As the Migrant Caravan arrived at the US border, they were met with heavy tear gas and rubber bullets in a show of inhumane violence, John Clarke reports
When I wrote my previous article on the Migrant Caravan, it was clear that this ‘elemental act of survival by those who face intolerable conditions’ posed a challenge to Donald Trump. Behind his false and blustering claims about criminal gangs and terrorist cells, lay the simple reality that ‘US imperialism’s longstanding oppression and exploitation of Central America’ had sown the seeds for the Caravan and a larger exodus of impoverished and desperate people. Trump, the monstrous embodiment of colonial arrogance and deep-seated racism, could not allow this movement to succeed. At that time, he had already dispatched 5,000 troops to the Mexican border and unleashed a torrent of hateful threats.
Over the last few days, the massive forces of state repression at the disposal of the US President have acted with shocking brutality. On November 25, hundreds of Central Americans pushed aside Mexican guards and headed for the US side at San Diego, chanting, “We are not criminals! We are international workers!” US border guards unleashed tear gas on the crowd, that included many children. One Honduran woman, holding her three year old daughter in her arms, explained that, “We ran, but when you run, the gas asphyxiates you more.” Five hundred of the asylum seekers were rounded up by Mexican police and forty two who made it to US territory were arrested there.
US officials had no apologies to offer for their vicious attack. Trump himself, has responded with his customary falsehoods and invective. It is worth noting that, under international and US federal law, had these people made it to the border and presented themselves as asylum seekers, they would have had a legal right to have their claims heard before they could be deported. Yet Trump asserted that he was repelling ‘stone cold criminals’ and vowed to permanently close the border with Mexico if necessary. Without a shred of evidence, he suggested that those approaching the border were ‘grabbers’ and not the parents of the children accompanying them. Ever the buffoon, he assured the world that his border guards were using ‘very safe’ tear gas against these families.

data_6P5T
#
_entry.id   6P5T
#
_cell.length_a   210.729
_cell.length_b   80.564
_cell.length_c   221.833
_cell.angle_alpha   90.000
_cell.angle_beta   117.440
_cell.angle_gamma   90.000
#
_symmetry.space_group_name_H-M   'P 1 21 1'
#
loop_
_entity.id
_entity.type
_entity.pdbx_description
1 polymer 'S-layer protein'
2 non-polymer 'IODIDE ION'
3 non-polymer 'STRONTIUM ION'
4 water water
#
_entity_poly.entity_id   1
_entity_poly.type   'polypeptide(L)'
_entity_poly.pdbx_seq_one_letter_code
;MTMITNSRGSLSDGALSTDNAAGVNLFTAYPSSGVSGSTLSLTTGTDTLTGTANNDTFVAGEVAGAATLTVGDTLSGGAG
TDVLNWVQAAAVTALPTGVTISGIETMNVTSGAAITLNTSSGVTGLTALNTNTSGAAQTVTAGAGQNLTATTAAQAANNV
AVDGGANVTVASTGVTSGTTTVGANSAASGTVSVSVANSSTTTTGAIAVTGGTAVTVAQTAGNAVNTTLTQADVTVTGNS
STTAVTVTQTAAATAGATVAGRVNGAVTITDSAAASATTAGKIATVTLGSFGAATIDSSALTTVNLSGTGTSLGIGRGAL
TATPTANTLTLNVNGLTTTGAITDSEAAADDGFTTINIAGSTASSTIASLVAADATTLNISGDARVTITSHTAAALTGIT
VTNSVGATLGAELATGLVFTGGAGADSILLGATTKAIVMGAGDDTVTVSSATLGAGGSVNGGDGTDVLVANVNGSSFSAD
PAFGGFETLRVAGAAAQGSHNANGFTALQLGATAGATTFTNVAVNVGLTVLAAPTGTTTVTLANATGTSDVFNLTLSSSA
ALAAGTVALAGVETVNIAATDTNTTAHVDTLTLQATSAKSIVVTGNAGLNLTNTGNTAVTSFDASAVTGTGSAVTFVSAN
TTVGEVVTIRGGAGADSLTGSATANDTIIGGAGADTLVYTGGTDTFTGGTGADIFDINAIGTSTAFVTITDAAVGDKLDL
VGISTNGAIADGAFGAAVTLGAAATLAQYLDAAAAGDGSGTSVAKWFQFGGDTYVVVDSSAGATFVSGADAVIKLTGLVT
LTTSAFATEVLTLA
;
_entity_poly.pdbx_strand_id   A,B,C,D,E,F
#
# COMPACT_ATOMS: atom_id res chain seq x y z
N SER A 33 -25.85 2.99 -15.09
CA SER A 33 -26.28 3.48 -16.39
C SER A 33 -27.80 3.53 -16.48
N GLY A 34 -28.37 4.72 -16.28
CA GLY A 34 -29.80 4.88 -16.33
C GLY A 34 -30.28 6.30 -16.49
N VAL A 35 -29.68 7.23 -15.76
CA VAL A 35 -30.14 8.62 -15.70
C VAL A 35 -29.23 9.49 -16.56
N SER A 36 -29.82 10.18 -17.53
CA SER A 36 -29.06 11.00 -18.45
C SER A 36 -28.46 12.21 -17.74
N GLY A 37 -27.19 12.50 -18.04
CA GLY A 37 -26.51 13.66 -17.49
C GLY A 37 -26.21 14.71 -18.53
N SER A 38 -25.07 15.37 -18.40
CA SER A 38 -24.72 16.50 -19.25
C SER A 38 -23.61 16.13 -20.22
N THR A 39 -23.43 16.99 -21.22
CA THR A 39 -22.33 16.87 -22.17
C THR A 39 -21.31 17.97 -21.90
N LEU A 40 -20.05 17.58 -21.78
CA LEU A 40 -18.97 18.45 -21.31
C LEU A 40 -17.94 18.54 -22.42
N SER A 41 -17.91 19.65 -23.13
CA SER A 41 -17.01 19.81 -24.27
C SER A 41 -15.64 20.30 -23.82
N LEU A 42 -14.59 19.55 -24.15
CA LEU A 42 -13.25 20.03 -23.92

Outrage and solidarity
The response to Trump’s brutality and its questionable legality from senior Democrats is certainly tinged with hypocrisy. Tom Perez, the Chairman of the Democratic National Committee, tweeted that,
“Shooting tear gas at children is not who we are as Americans.”
With this absurd comment, he passes over the role of Democratic Administrations in creating the conditions that have led to this desperate situation and ignores the fact that Presidents aligned with his Party have dropped napalm on children. However, we may treat more seriously the intervention by Congresswoman Alexandria Ocasio-Cortez. She took the Trump Administration to task by suggesting that,
“Asking to be considered a refugee and applying for status isn’t a crime. It wasn’t for Jewish families fleeing Germany. It wasn’t for targeted families fleeing Rwanda. It wasn’t for communities fleeing war-torn Syria. And it isn’t for those fleeing violence in Central America.”
There has also been a level of mobilisation in support of the asylum seekers. A "March of Solidarity with the Refugee Caravan" drew out hundreds in San Diego. The event's Facebook page explained,
"Trump is creating a war-like situation at the border and ramping up hate and fear against our brothers, sisters and siblings in exodus from poverty and violence in Central America. It is critical that we demonstrate the mass sentiment in support for migrants and refugees, and demand the recognition of their legal right to seek asylum,"
The shocking events of the last few days at the US Mexican border have not brought the crisis to an end. This particular gathering of those seeking refuge is very much between a rock and a hard place. They have very few options if they return and their grim determination and readiness to risk all is an explosive factor. More than this, however, they are but a small part of a Central American refugee crisis that, far from abating, can only get worse. Whatever the immediate outcome of the present situation, the movement of desperate people will continue, the frenzied efforts to deny them entry will intensify and the need to build movements of solidarity with their vital struggles will become ever more pressing and indispensable.
John Clarke became an organiser with the Ontario Coalition Against Poverty when it was formed in 1990 and has been involved in mobilising poor communities under attack ever since.
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